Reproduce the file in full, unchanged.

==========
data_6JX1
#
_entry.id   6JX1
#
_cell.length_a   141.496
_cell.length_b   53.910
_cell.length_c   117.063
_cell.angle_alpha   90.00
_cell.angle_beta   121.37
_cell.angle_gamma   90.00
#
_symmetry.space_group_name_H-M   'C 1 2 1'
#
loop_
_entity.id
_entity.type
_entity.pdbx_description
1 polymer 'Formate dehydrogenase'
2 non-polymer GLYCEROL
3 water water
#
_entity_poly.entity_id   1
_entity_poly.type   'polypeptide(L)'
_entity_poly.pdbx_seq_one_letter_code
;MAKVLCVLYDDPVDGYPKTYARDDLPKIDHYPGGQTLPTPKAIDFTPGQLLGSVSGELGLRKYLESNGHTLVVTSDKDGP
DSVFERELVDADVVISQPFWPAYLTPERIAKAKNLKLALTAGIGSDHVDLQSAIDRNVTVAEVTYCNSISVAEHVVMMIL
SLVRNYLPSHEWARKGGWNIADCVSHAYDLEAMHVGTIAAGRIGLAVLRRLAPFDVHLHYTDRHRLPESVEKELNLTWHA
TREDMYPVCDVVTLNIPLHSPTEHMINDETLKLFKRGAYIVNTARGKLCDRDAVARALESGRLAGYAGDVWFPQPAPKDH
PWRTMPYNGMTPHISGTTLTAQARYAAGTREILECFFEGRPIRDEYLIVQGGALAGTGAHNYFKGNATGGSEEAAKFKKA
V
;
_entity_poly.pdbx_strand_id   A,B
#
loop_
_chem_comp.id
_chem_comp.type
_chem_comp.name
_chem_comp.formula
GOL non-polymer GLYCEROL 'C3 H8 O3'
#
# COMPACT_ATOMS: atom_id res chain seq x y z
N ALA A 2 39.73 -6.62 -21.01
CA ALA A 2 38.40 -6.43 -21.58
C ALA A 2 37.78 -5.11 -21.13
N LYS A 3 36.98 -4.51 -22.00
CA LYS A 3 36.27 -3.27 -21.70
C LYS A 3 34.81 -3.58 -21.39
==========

data_6JX1
#
_entry.id   6JX1
#
_cell.length_a   141.496
_cell.length_b   53.910
_cell.length_c   117.063
_cell.angle_alpha   90.00
_cell.angle_beta   121.37
_cell.angle_gamma   90.00
#
_symmetry.space_group_name_H-M   'C 1 2 1'
#
loop_
_entity.id
_entity.type
_entity.pdbx_description
1 polymer 'Formate dehydrogenase'
2 non-polymer GLYCEROL
3 water water
#
_entity_poly.entity_id   1
_entity_poly.type   'polypeptide(L)'
_entity_poly.pdbx_seq_one_letter_code
;MAKVLCVLYDDPVDGYPKTYARDDLPKIDHYPGGQTLPTPKAIDFTPGQLLGSVSGELGLRKYLESNGHTLVVTSDKDGP
DSVFERELVDADVVISQPFWPAYLTPERIAKAKNLKLALTAGIGSDHVDLQSAIDRNVTVAEVTYCNSISVAEHVVMMIL
SLVRNYLPSHEWARKGGWNIADCVSHAYDLEAMHVGTIAAGRIGLAVLRRLAPFDVHLHYTDRHRLPESVEKELNLTWHA
TREDMYPVCDVVTLNIPLHSPTEHMINDETLKLFKRGAYIVNTARGKLCDRDAVARALESGRLAGYAGDVWFPQPAPKDH
PWRTMPYNGMTPHISGTTLTAQARYAAGTREILECFFEGRPIRDEYLIVQGGALAGTGAHNYFKGNATGGSEEAAKFKKA
V
;
_entity_poly.pdbx_strand_id   A,B
#
loop_
_chem_comp.id
_chem_comp.type
_chem_comp.name
_chem_comp.formula
GOL non-polymer GLYCEROL 'C3 H8 O3'
#
# COMPACT_ATOMS: atom_id res chain seq x y z
N ALA A 2 39.73 -6.62 -21.01
CA ALA A 2 38.40 -6.43 -21.58
C ALA A 2 37.78 -5.11 -21.13
N LYS A 3 36.98 -4.51 -22.00
CA LYS A 3 36.27 -3.27 -21.70
C LYS A 3 34.81 -3.58 -21.39